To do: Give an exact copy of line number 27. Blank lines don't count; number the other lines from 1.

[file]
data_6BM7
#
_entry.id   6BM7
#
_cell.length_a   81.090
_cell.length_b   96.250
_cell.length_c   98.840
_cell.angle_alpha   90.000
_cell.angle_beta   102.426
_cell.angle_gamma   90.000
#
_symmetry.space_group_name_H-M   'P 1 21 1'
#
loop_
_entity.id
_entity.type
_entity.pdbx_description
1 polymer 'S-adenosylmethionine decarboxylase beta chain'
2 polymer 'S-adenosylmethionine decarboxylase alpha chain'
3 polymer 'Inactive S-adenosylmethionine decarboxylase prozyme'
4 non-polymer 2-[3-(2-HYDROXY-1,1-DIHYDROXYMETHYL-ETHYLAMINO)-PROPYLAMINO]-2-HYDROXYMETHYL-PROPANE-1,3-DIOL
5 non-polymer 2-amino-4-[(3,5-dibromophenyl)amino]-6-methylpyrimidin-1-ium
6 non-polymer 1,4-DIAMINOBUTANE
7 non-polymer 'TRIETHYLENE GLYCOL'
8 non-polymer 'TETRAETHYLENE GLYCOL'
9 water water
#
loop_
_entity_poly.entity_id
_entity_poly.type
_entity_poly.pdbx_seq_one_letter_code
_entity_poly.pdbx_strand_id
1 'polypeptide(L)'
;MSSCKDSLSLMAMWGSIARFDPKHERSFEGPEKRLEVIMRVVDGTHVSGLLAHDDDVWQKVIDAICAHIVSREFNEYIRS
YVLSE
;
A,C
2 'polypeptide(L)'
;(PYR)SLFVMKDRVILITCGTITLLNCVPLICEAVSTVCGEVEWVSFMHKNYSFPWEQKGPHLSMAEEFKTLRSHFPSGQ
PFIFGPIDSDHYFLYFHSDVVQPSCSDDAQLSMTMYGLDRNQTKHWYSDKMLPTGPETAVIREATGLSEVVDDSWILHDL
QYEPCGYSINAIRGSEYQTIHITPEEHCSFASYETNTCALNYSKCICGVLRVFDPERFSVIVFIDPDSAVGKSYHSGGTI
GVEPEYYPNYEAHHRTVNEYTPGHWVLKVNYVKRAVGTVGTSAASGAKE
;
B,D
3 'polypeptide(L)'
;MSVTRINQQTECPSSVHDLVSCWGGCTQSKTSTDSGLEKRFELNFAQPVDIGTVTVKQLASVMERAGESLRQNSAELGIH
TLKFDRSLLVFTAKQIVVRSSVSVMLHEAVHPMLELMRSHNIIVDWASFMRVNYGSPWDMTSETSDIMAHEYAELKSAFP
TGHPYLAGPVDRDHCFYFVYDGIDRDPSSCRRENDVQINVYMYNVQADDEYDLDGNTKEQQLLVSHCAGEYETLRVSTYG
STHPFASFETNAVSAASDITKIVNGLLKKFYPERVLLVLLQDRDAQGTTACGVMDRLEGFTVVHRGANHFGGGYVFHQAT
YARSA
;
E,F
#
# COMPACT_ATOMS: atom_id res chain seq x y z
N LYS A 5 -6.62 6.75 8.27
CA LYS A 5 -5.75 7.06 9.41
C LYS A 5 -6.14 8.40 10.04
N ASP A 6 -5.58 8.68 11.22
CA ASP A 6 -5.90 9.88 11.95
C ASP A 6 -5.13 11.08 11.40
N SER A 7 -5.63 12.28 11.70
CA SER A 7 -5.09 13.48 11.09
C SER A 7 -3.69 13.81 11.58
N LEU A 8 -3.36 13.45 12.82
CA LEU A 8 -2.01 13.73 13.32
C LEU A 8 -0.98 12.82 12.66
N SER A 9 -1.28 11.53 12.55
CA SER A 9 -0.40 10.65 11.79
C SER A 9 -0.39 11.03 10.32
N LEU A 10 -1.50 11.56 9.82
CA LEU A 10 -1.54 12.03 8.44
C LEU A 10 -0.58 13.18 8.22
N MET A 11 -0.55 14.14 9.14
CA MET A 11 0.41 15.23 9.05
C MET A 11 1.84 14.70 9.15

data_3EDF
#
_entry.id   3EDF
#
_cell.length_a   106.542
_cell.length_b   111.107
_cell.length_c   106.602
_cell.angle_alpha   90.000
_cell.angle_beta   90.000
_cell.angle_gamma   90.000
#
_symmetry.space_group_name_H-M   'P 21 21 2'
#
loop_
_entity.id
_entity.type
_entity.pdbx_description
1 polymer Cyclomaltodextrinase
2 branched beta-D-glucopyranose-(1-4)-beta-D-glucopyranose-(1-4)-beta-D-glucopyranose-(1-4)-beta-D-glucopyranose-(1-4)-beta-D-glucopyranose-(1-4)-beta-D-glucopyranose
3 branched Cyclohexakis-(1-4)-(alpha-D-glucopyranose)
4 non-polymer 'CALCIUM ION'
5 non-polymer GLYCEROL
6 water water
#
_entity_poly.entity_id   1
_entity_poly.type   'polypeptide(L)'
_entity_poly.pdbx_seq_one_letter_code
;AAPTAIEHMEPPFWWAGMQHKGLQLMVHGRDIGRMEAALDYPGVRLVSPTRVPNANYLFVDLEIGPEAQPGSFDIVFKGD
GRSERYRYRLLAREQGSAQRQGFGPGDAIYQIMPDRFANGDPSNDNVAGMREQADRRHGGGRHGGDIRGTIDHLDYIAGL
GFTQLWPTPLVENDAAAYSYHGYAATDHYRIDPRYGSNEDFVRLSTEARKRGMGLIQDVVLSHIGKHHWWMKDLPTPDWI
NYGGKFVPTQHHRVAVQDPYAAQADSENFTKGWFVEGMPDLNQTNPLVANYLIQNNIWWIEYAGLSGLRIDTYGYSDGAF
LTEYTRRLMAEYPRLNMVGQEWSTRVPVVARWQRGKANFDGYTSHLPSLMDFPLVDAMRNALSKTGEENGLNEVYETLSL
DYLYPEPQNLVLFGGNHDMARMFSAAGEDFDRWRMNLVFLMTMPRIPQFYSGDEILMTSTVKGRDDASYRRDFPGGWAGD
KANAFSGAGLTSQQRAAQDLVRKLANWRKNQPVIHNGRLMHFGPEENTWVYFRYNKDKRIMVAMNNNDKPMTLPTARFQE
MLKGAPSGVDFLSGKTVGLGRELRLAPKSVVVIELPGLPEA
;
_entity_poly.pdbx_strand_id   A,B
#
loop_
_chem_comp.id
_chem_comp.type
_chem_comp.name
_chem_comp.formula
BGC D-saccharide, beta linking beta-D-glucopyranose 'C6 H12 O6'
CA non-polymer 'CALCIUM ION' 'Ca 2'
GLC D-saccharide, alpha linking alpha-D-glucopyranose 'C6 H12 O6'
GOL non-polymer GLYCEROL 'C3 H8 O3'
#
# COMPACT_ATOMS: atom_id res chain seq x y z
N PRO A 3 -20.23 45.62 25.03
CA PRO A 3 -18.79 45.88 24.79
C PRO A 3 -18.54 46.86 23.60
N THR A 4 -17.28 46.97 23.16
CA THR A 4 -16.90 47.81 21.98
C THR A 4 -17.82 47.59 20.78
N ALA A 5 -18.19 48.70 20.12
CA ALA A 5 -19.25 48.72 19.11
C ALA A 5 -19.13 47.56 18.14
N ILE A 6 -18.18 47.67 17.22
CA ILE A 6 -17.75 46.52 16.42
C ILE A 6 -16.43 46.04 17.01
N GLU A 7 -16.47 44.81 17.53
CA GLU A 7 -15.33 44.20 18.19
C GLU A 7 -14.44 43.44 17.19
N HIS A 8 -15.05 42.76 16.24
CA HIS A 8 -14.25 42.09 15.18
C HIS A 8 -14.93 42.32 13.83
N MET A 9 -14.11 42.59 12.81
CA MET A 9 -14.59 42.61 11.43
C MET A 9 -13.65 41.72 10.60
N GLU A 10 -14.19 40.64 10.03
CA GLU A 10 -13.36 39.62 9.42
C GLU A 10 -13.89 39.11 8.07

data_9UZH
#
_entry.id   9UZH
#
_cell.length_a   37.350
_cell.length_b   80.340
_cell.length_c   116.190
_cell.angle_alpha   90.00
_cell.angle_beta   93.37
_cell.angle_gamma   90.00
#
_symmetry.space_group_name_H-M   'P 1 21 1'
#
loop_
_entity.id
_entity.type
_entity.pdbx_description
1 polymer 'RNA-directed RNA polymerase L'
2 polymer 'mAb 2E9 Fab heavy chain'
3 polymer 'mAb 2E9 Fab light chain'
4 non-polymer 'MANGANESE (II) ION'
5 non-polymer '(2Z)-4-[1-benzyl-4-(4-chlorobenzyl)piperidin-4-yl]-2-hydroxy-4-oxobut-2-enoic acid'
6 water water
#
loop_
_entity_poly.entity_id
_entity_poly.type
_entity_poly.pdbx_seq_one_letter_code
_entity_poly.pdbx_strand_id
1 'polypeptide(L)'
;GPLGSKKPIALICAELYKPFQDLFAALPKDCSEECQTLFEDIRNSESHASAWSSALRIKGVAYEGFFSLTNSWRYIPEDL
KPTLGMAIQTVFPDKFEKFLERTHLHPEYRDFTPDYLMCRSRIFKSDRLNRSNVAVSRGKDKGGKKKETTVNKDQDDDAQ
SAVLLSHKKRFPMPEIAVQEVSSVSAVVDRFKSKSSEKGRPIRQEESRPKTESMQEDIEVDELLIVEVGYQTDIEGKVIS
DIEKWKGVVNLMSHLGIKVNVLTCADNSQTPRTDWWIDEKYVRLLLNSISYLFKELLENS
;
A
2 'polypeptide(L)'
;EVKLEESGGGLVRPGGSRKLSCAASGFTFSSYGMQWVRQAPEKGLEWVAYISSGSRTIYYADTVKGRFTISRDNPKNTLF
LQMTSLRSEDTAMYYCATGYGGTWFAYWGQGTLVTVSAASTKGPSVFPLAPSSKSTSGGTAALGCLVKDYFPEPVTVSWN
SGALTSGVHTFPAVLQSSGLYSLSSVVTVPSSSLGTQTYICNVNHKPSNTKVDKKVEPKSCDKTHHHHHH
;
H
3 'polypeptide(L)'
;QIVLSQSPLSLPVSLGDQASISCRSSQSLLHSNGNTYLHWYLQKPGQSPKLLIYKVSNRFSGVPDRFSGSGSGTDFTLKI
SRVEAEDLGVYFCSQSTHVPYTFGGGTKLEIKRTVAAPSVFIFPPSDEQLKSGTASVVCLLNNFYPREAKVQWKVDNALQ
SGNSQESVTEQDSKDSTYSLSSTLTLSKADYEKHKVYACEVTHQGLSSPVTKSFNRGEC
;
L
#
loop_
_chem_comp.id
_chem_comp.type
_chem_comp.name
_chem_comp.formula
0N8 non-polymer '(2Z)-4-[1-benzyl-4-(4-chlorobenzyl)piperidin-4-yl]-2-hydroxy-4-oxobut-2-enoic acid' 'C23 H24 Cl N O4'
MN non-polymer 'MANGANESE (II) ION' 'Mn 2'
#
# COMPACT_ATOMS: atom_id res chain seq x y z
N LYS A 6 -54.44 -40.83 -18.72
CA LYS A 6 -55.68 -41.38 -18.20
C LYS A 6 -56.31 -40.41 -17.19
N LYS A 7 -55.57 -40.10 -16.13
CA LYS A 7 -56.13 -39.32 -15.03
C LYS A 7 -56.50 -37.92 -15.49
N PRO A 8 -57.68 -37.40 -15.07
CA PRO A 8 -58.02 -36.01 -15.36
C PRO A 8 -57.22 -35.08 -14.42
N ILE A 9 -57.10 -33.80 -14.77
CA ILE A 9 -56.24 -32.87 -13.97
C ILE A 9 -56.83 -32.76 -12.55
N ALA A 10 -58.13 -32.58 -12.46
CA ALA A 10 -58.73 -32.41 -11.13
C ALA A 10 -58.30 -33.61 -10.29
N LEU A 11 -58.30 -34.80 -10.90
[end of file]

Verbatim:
#